AMMAN (Reuters) - Hundreds of Islamic State militants withdrew from the heart of a rugged area in southeastern Syria after holding up for over three months against a major campaign by the Syrian army and its allies to crush them, rebels and residents said on Sunday.
They said jihadists dug into the Tulul al Safa heights, east of Sweida province, had begun their retreat in the last few days as Syrian army tanks backed by heavy air strikes approached their last hideout.
Local leaders in Sweida city said the army and militias had suffered heavy losses in weeks of attempts to advance deep into the volcanic plateau area where the rugged terrain had long made it an ideal refuge for fugitives and insurgents.
Syrian state media, quoting army sources, said they had closed in on Tulul al Safa and pro-government websites said the army had finally raised the national flag near the tomb of an revered holy figure close to the site.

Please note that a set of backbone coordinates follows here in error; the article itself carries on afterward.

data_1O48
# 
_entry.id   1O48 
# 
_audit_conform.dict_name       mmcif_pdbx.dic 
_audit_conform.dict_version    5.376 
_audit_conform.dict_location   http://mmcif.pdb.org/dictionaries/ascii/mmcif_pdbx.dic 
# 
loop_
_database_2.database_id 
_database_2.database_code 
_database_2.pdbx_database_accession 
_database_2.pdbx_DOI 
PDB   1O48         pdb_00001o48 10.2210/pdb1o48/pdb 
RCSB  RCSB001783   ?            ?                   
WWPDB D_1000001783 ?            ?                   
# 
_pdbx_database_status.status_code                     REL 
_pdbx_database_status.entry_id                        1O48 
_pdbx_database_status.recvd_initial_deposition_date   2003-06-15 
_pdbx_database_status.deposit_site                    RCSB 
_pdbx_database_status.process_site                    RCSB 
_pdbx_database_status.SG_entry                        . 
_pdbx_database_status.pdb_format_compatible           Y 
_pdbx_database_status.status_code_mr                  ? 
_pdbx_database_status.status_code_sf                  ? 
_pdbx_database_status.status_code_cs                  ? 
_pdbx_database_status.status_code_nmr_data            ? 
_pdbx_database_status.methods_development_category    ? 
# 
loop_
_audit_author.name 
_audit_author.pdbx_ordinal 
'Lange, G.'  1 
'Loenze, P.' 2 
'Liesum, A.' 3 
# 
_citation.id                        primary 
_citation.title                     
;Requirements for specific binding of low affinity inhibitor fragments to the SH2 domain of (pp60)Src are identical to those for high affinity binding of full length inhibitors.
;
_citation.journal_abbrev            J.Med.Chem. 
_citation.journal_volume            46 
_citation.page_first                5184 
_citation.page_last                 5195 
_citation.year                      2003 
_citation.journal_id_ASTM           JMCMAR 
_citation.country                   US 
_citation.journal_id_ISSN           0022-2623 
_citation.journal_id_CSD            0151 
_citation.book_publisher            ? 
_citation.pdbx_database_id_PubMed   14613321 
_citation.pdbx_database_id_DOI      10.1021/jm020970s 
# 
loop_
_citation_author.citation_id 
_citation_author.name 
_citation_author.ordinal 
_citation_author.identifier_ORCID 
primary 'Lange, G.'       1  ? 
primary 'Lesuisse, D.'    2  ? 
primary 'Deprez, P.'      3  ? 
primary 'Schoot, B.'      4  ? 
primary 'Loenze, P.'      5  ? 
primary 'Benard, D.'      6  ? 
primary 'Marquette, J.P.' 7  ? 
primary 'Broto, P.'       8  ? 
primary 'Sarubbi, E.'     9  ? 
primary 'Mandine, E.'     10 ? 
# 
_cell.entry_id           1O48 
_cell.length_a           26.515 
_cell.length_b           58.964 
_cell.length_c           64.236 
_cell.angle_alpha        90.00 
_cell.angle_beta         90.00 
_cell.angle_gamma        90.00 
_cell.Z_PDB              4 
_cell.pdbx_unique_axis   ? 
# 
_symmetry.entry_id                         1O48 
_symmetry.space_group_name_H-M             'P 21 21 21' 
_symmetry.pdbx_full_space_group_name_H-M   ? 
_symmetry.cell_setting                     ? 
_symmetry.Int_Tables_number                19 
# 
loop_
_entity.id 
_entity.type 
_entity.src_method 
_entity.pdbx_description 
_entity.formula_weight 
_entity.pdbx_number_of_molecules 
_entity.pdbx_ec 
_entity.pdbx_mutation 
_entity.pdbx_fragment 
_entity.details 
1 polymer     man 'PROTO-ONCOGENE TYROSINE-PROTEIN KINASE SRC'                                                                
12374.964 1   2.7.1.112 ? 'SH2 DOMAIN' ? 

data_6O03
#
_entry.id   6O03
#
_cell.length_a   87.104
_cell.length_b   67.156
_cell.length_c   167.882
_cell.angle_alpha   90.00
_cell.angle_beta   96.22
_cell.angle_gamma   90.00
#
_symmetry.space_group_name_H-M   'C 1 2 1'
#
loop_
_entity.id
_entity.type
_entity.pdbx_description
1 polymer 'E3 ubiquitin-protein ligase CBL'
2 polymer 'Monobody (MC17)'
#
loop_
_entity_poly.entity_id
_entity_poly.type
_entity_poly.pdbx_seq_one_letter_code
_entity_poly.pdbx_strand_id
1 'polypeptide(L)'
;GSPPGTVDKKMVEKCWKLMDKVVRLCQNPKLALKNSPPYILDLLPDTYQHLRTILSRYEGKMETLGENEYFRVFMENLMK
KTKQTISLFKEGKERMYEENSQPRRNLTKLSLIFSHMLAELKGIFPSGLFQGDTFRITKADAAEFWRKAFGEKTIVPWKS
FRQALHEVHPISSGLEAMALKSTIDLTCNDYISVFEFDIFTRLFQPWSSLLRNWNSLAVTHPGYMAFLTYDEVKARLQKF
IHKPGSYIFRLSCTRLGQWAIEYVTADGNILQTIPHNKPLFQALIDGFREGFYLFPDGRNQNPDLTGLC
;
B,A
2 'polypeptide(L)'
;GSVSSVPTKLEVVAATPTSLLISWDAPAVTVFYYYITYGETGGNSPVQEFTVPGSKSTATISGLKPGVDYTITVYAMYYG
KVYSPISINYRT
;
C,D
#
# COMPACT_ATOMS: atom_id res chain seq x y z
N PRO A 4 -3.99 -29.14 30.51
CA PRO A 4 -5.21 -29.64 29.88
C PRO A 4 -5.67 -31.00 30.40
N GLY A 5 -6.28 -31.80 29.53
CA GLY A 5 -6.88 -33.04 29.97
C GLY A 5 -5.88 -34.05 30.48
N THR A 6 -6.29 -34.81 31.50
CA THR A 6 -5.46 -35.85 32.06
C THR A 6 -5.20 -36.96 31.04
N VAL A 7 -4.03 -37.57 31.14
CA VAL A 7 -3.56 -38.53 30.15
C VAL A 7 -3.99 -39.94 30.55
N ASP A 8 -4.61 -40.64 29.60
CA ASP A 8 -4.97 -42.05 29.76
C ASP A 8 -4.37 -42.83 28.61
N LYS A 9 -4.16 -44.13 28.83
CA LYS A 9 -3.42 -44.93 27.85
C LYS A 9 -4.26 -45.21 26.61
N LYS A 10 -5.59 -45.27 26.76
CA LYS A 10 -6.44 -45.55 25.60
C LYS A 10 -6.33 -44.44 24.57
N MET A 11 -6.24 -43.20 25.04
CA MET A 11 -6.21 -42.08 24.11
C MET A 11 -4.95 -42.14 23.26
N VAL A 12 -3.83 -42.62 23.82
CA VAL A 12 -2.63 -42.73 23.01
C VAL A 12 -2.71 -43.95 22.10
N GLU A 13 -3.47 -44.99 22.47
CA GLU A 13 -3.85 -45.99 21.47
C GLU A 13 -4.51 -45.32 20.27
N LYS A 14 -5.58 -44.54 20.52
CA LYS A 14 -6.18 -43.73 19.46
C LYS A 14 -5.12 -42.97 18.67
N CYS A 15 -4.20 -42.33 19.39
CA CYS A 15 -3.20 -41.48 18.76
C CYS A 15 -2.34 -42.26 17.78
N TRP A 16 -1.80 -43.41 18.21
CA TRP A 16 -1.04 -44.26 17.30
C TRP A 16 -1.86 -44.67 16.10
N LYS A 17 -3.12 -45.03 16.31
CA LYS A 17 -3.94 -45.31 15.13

The jihadist group, which lost most of its territory in Syria last year, rampaged through Sweida city in July from the desert areas east of the city, killing more than 200 people and detonating suicide vests.
The militants are believed to have fled to other areas to the west, including the towns of al Hasa and al Rahba, with many also melting into the vast sparsely populated eastern desert region, a former rebel source familiar with the area said.
Further northeast, the U.S.-led coalition was waging air strikes against the town of Hajin, east of the Euphrates River, in the last remaining Islamic State-held pocket in Syria near the border with Iraq.
Reporting by Suleiman Al-Khalidi; editing by David Evans
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